View Full Version : OT- What Do You Value Most? (Long)

Mark Hulette
07-30-2003, 10:55 AM
It had been some time since Jack had seen the old man.

College, girls, career, and life itself got in the way.
In fact, Jack moved clear across the country in pursuit of his
dreams. There, in the rush of his busy life, Jack had little
time to think about the past and often no time to spend with his
wife and son.

He was working on his future, and nothing could stop him.

Over the phone, his mother told him, "Mr. Belser died last
night. The funeral is Wednesday." Memories flashed through
his mind like an old newsreel as he sat quietly remembering his
childhood days.

"Jack, did you hear me?"

"Oh, sorry, Mom. Yes, I heard you. It's been so long since I
thought of him. I'm sorry, but I honestly thought he died years
ago," Jack said.

"Well, he didn't forget you. Every time I saw him, he'd ask how
you were doing. He'd reminisce about the many days you spent
over 'his side of the fence' as he put it," Mom told him.

"I loved that old house he lived in," Jack said.

"You know, Jack, after your father died, Mr. Belser stepped in
to make sure you had a man's influence in your life," she said.

"He's the one who taught me carpentry," he said. "I wouldn't be
in this business if it weren't for him. He spent a lot of time
teaching me things he thought were important.
Mom, I'll be there for the funeral," Jack said.

As busy as he was, he kept his word. Jack caught the next
flight to his hometown.

Mr. Belser's funeral was small and uneventful. He had no
children of his own, and most of his relatives had passed away.

The night before he had to return home, Jack and his mom stopped
by to see the old house next door one more time.

Standing in the doorway, Jack paused for a moment. It was like
crossing over into another dimension, a leap through space and

The house was exactly as he remembered. Every step held
memories. Every picture, every piece of furniture...

Jack stopped suddenly.

"What's wrong, Jack?" his mom asked.

"The box is gone," he said.

"What box?" Mom asked.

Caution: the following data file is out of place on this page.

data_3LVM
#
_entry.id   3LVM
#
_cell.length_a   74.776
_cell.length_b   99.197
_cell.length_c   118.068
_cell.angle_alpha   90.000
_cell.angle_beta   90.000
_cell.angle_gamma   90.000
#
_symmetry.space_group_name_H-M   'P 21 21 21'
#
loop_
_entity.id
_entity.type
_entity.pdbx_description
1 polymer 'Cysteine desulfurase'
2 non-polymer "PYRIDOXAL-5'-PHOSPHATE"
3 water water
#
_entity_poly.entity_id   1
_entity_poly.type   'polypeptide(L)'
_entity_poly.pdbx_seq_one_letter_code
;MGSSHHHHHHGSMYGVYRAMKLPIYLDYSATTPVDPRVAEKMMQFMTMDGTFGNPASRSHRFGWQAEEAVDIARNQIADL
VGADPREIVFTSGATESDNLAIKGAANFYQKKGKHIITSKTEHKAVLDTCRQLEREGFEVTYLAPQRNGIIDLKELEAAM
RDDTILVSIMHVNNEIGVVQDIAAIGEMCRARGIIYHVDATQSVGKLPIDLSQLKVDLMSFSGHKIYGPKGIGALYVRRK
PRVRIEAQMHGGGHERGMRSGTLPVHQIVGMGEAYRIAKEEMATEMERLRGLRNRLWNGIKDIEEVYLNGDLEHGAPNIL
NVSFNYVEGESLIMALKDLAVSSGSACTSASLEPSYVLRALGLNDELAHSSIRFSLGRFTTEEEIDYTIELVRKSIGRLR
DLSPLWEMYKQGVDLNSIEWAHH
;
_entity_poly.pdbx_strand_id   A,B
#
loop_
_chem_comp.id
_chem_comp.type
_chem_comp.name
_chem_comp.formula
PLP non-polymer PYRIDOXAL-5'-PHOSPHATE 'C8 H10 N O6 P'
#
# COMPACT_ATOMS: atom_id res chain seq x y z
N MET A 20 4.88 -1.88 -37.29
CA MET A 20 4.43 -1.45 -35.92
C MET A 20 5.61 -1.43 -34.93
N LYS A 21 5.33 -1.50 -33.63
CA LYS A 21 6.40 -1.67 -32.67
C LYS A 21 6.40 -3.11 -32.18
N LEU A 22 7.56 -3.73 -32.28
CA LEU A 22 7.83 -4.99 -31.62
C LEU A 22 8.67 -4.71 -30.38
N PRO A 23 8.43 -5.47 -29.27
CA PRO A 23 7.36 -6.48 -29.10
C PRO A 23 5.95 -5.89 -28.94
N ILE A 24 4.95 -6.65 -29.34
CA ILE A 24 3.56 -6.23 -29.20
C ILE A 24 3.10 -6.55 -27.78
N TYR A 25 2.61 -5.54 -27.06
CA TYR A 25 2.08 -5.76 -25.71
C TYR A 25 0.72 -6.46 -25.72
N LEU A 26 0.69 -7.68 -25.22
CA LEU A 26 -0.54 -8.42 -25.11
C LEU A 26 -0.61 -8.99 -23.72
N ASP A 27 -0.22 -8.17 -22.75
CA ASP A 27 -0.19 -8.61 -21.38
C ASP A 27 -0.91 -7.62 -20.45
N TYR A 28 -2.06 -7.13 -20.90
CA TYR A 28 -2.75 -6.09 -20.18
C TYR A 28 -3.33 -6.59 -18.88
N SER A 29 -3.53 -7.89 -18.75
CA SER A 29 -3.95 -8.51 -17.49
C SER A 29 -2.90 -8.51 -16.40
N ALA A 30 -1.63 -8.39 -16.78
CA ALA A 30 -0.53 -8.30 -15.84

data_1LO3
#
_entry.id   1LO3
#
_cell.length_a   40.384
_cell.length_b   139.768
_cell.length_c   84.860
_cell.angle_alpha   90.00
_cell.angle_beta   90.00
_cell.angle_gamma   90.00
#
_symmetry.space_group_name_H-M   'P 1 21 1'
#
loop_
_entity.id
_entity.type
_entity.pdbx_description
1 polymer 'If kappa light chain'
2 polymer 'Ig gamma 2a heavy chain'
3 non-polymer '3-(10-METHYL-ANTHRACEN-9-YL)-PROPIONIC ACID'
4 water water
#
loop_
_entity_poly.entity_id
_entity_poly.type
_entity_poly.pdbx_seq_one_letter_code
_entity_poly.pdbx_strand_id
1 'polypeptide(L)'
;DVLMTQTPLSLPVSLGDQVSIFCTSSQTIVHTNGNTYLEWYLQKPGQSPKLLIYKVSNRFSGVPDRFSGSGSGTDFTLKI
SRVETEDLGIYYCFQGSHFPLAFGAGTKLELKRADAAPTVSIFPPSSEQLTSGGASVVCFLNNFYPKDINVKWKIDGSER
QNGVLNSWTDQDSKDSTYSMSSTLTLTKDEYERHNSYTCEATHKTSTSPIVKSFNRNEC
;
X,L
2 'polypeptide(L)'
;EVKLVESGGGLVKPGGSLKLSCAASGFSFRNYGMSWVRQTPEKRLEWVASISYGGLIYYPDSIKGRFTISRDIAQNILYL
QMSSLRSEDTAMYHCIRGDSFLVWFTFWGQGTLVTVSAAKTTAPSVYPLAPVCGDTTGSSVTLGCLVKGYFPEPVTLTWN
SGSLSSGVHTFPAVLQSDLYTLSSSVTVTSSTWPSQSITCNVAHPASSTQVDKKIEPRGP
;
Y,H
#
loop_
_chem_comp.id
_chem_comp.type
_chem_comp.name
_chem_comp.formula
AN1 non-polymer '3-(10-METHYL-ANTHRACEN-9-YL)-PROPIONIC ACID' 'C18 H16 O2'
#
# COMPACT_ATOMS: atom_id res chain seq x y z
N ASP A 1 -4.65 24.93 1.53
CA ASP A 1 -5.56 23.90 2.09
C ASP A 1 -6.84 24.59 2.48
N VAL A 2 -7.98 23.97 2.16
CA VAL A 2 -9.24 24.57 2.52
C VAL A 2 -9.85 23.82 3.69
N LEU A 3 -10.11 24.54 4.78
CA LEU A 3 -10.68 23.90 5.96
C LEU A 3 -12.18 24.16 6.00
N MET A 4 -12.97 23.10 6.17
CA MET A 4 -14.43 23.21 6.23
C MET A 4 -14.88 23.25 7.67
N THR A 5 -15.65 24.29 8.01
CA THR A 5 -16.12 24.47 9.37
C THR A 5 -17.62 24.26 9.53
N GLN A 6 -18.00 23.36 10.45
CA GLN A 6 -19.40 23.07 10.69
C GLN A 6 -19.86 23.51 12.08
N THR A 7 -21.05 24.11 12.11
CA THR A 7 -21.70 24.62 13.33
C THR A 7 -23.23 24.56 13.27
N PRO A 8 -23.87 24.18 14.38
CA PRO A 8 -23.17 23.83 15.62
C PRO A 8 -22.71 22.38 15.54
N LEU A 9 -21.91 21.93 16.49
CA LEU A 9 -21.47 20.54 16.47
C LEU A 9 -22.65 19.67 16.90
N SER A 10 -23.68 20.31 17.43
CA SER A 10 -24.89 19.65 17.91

"There was a small gold box that he kept locked on top of his
desk. I must have asked him a thousand times what was inside.
All he'd ever tell me was 'the thing I value most,'" Jack said.

It was gone. Everything about the house was exactly how Jack
remembered it, except for the box. He figured someone from the
Belser family had taken it.

"Now I'll never know what was so valuable to him," Jack said.
"I better get some sleep. I have an early flight home, Mom."

It had been about two weeks since Mr. Belser died. Returning
home from work one day Jack discovered a note in his mailbox.

"Signature required on a package. No one at home. Please stop
by the main post office within the next three days," the note

Early the next day Jack retrieved the package.

The small box was old and looked like it had been mailed a
hundred years ago.

The handwriting was difficult to read, but the return address
caught his attention.

"Mr. Harold Belser" it read.

Jack took the box out to his car and ripped open the package.
There inside was the gold box and an envelope.

Jack's hands shook as he read the note inside.

"Upon my death, please forward this box and its contents to Jack

It's the thing I valued most in my life." A small key was taped
to the letter.

His heart racing, as tears filling his eyes, Jack carefully
unlocked the box. There inside he found a beautiful gold pocket
watch. Running his fingers slowly over the finely etched casing,
he unlatched the cover.

Inside he found these words engraved:
"Jack, Thanks for your time! Harold Belser."

"The thing he valued most...was...my time."

Jack held the watch for a few minutes, then called his office
and cleared his appointments for the next two days.

"Why?" Janet, his assistant asked.

"I need some time to spend with my son," he said.

"Oh, by the way, Janet...thanks for your time!"

"Life is not measured by the number of breaths we take
but by the moments that take our breath away."
~Author Unknown~

Time is the one thing that is not recyclable... this reminds me to use mine more wisely, especially with my children and loved ones. Have a great day!

Lee Schierer
07-30-2003, 11:28 AM
Thanks, Mark, I'll work on that too!

Kevin Gerstenecker
07-30-2003, 7:50 PM
That is awesome and inspiring Mark. Thank You so much for sharing that.............kinda opens your eyes, doesn't it? :)

Bruce Page
07-30-2003, 10:54 PM
Great story Mark. I think many of us have a Mr. Belser in our past. Mine was a Mr. Artran who was a great old guy, sniff sniff.